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The Honolulu Advertiser
Posted on: Tuesday, June 11, 2002

Waimea Arboretum gets its director back

By Lynda Arakawa
Advertiser Capitol Bureau

David Orr, of the Waimea Arboretum looked over the branching of a Brighamea Insignis at Waimea Valley Adventure Park in 1999. It's one of the endangered plants the arboretum has worked to rescue.

Advertiser library photo

The city has hired Waimea Arboretum and Botanical Garden director David Orr to care for the botanical collection in Waimea Falls Park, a move arboretum advocates are calling a significant first step in achieving the community vision of the park.

The city's move to hire Orr as a curator on a six-month contract comes about a month after the Waimea Arboretum Foundation — which had financially supported the arboretum — laid him off as well as its three other remaining employees. Those laid off, including Orr, have continued to work as volunteers.

"We are very pleased the county took this initial step," foundation board vice president Mig Gaspar said. "Hiring David with his 13 years of experience is a great first step in returning the essential nursery, propagation, and record-keeping staffing to the necessary level for the proper care of the botanical collections in the park."

The park's arboretum has a collection of about 6,000 species, including native Hawaiian plants and species at risk of extinction. The city took possession of Waimea Valley, including the park, in February.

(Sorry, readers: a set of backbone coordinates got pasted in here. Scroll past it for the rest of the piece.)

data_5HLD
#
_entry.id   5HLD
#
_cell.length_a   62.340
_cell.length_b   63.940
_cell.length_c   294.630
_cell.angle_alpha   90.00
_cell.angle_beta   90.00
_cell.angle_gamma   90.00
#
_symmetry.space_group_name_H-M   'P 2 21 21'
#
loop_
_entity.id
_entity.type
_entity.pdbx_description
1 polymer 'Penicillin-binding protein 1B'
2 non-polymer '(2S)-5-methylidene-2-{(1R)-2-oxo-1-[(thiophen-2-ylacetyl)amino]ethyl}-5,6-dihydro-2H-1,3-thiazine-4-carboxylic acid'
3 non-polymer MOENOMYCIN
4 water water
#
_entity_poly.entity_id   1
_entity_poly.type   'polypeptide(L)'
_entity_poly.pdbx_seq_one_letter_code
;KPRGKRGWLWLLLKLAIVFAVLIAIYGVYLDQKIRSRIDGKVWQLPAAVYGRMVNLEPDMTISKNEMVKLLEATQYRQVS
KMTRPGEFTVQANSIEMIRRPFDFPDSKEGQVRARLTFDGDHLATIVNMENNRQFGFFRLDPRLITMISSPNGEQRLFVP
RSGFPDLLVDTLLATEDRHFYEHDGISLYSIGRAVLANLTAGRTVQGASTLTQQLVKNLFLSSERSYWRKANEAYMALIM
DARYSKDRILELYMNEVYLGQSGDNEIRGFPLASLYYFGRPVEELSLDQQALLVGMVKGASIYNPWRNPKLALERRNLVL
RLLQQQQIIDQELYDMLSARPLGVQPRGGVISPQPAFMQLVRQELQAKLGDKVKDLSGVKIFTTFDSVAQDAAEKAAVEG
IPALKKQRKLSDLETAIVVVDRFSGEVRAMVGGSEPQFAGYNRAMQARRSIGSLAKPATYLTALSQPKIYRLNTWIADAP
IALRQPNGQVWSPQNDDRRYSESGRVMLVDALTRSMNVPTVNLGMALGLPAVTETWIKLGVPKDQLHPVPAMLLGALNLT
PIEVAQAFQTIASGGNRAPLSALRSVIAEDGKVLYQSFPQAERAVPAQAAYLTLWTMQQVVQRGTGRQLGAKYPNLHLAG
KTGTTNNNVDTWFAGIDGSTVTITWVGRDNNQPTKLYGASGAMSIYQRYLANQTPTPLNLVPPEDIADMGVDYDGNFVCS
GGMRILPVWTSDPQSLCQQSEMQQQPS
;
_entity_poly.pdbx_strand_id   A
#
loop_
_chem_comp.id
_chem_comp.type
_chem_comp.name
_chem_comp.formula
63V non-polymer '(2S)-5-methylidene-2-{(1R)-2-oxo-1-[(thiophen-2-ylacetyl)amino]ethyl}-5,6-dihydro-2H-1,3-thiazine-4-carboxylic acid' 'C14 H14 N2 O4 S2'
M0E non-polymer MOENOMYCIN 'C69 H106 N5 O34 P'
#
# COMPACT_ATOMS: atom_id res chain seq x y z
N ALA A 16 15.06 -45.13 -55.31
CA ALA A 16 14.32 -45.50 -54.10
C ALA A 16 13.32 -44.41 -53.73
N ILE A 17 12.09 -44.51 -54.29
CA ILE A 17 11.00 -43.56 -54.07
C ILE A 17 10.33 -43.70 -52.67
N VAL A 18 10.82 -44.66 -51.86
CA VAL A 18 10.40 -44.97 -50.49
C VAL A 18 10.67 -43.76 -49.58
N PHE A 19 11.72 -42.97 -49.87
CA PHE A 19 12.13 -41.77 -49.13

The nonprofit foundation took over the arboretum when the park laid off all arboretum employees in 1998, but the foundation lost its major source of contributions in April, which resulted in the May 1 layoffs of Orr and other employees.

The city will pay Orr $3,500 a month to care for the botanical collection, said Bill Balfour, director of the city Department of Parks and Recreation.

Balfour said city officials will look at hiring more arboretum employees in the new fiscal year that begins July 1, but stressed that the botanical collection is not in jeopardy.

"Right now Waimea Park's management — their gardeners and their groundskeepers — are caring for the plants," Balfour said. "As far as the collection is concerned, the collection is being cared for and it's being monitored and nurtured. It may not be the absolute ultimate as to what people would want but it's not sitting there dying."

Reach Lynda Arakawa at larakawa@honoluluadvertiser.com or 525-8070.